Bently's curiosity was stimulated. Torch in hand he surmounted the obstruction, and peered into a gulf of black darkness. He seemed on the verge of a great precipice, the limits and bottom of which the torchlight failed to reach. From far beneath he fancied he caught a splash of water tumbling over a rocky bed, and strange echoes floated upward, but he could see nothing. It was an appalling abyss, which, for all he knew, might sink into the foundations of the earth.
Suddenly he received a violent push from behind, accompanied by a muttered curse hurled from the Raja's lips. Bently tumbled forward, and, in doing so, threw out an arm wildly to save himself. It caught the barrel of the Raja's rifle, swept it from his grasp, and hurled it clattering into the chasm beneath. Bently promptly followed the Raja's rifle down a steep crumbling slope to what would have been certain death had his own rifle not brought him up with a jerk by becoming lodged to half its length between two rocks. As it were, there he hung in midair with the buttress of his rifle for his only support. A shower of following pebbles swept on down into nothingness.
For some moments he remained almost stunned by the peril of the situation, but presently his mind began to gather in the slender chances of escape. He had apparently been brought up with his back against a side-wall of rock and with one foot resting on a narrow projection. Reaching out a hand, and groping with it, he discovered that the narrow projection was one of a flight of irregular steps cut in the rock and leading upward. If a hazardous foothold, he presumed it had been used at some period, and decided to tempt it course.
He balanced himself carefully, and disengaging his rifle, crept slowly upward step by step. Once his foot slipped, and he almost fell, but throwing himself inward he found he had stumbled into the entrance of a narrow passage. That meant safety from the chasm at any rate, and he gave vent to a huge breath of relief. His next act was to test the springs of his rifle, and so far as he was able to judge in the darkness he was further gratified to find that it was uninjured. Then he went cautiously forward, guiding his progress by a hand on the side-wall. Presently he came to a broad flight of steps partly choked up with fallen debris. Climbing up this, he emerged into the grotto of the temple.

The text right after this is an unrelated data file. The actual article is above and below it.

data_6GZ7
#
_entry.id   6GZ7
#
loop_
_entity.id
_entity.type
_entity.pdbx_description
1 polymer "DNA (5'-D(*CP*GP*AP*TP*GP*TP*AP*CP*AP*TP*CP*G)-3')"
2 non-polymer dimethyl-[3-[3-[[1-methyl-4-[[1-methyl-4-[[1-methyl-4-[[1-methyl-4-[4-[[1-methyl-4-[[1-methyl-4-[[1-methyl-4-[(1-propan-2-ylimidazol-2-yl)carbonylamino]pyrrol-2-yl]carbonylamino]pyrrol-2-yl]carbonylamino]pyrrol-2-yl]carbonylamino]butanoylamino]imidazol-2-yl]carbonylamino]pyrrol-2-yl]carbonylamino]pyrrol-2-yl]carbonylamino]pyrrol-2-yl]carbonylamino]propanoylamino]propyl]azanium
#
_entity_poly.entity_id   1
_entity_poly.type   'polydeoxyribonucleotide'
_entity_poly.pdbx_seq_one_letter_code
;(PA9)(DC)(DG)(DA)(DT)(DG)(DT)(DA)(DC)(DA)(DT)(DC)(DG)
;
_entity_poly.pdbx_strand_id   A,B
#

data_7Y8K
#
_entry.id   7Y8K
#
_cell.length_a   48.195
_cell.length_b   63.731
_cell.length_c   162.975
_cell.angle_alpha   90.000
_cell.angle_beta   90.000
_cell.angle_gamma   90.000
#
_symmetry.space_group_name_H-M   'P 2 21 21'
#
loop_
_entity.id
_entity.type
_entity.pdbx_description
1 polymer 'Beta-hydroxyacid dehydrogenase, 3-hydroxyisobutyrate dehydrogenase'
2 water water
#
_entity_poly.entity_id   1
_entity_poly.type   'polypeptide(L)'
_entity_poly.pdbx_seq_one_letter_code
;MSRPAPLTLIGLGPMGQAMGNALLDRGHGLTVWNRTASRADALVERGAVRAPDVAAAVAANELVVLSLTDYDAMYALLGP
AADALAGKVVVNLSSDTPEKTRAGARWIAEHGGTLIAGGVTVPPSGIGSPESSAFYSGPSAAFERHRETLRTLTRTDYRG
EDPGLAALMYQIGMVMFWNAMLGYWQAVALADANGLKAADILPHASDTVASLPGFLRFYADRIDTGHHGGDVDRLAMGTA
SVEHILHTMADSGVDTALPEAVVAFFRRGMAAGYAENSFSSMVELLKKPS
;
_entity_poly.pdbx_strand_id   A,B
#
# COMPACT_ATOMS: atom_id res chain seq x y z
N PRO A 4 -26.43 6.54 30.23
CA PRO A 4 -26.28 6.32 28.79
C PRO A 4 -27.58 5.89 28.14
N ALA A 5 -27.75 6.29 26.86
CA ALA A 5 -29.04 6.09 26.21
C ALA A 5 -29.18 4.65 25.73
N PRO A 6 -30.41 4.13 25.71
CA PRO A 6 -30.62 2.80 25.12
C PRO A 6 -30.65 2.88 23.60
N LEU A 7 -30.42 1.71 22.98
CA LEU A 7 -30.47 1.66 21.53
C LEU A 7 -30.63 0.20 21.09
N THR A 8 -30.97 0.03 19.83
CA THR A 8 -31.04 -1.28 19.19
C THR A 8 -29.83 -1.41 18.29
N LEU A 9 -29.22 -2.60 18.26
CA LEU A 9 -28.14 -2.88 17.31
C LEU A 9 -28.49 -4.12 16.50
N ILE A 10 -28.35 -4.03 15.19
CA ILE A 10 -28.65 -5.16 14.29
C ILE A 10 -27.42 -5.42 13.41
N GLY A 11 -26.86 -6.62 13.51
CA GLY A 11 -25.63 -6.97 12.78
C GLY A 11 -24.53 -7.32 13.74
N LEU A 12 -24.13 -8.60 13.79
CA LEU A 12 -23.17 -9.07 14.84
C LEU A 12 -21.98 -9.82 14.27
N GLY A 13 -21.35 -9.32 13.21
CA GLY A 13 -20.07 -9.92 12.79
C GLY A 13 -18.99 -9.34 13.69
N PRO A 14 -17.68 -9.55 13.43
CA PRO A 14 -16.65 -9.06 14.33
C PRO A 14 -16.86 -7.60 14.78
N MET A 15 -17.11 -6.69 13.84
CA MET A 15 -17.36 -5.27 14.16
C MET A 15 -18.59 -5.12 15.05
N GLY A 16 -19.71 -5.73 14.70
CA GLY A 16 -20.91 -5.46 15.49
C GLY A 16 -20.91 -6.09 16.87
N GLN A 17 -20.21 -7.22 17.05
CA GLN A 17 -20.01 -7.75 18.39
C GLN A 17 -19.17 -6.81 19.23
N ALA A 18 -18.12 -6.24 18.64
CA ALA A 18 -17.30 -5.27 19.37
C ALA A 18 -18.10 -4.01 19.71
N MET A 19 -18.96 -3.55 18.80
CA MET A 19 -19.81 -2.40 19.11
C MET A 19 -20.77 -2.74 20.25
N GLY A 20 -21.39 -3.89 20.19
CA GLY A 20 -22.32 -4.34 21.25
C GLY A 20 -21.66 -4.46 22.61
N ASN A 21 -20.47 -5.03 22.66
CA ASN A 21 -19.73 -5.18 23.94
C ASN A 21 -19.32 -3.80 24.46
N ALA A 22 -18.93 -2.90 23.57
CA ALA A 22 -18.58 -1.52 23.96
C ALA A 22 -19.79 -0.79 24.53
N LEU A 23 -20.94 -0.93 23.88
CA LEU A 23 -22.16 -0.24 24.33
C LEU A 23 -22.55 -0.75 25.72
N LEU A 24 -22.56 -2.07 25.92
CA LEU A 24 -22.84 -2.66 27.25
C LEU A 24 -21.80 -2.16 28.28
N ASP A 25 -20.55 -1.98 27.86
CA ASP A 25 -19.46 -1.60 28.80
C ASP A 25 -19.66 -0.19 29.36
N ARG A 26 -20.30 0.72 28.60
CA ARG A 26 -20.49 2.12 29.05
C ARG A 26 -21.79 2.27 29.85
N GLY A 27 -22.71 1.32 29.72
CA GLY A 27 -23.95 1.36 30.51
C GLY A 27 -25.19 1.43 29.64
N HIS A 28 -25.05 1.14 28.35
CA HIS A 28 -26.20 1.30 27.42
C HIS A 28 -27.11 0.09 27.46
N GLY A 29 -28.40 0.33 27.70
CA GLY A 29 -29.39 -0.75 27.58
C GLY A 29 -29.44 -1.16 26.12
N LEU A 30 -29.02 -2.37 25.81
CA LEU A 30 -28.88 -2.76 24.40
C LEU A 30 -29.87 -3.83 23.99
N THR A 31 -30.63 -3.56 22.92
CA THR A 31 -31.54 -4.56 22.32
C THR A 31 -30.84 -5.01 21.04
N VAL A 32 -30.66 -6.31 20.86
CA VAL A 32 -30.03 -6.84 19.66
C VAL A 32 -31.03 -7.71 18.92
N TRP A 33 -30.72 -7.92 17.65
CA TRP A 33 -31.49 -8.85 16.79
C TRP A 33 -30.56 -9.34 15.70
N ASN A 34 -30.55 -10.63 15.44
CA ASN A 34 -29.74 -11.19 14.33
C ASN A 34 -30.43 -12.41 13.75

Then he drew back suddenly. A coughing snarl echoed through the cavern. Bently softly moved behind the stone image of a god, and looked out from its shadow. From a clift in the roof of the temple a stream of moonlight fell within, and toned with silver the yellow body and velvet stripes of a monster tiger. It also shone upon the prostrate forms of the Raja and his Rajput retainer, held beneath the huge paws of the Lord of the Jungle. Again the coughing snarl echoed through the temple. The eyes of the beast flashed with savage thirst for blood as it lowered its head to plunge its fangs into the throat of one of its victims.
Bently raised his rifle to the shoulder, took steady aim, and fired. A terrific roar shook the stone gods, a gigantic convulsion seized upon the body of the tiger as it rolled over. Bently fired again, and then strode from his place of concealment. Another shot at closer range finished the death struggle of the tiger. Its last breath went forth in a choking growl of defiance.
It took but a cursory examination to convince Bently that both the Raja and the Rajput were past rendering any account of their treachery on this earth, and a lack of response to his shouts made it plain that the Raja's retainers had promptly bolted when the tiger unexpectedly returned. The Raja and the Rajput has thus been left to encounter the powerful beast unarmed.
How Bently regained the Residency was a matter he was unable to explain except by instinct, but daylight had already broken when he reached the compound. Then he acted with swift decision.
He sent orders for the Raja's retainers to appear at the Residency for an investigation, which eventually led to a thorough exploration of the temple. By another entrance the bottom of the abyss was gained, and sundry relics discovered there proved how the Raja had relieved himself of the undesirable presence of those who had interfered with his dubious proceedings.
This work is in the public domain in the United States because it was published before January 1, 1923.
The author died in 1961, so this work is also in the public domain in countries and areas where the copyright term is the author's life plus 50 years or less. This work may also be in the public domain in countries and areas with longer native copyright terms that apply the rule of the shorter term to foreign works.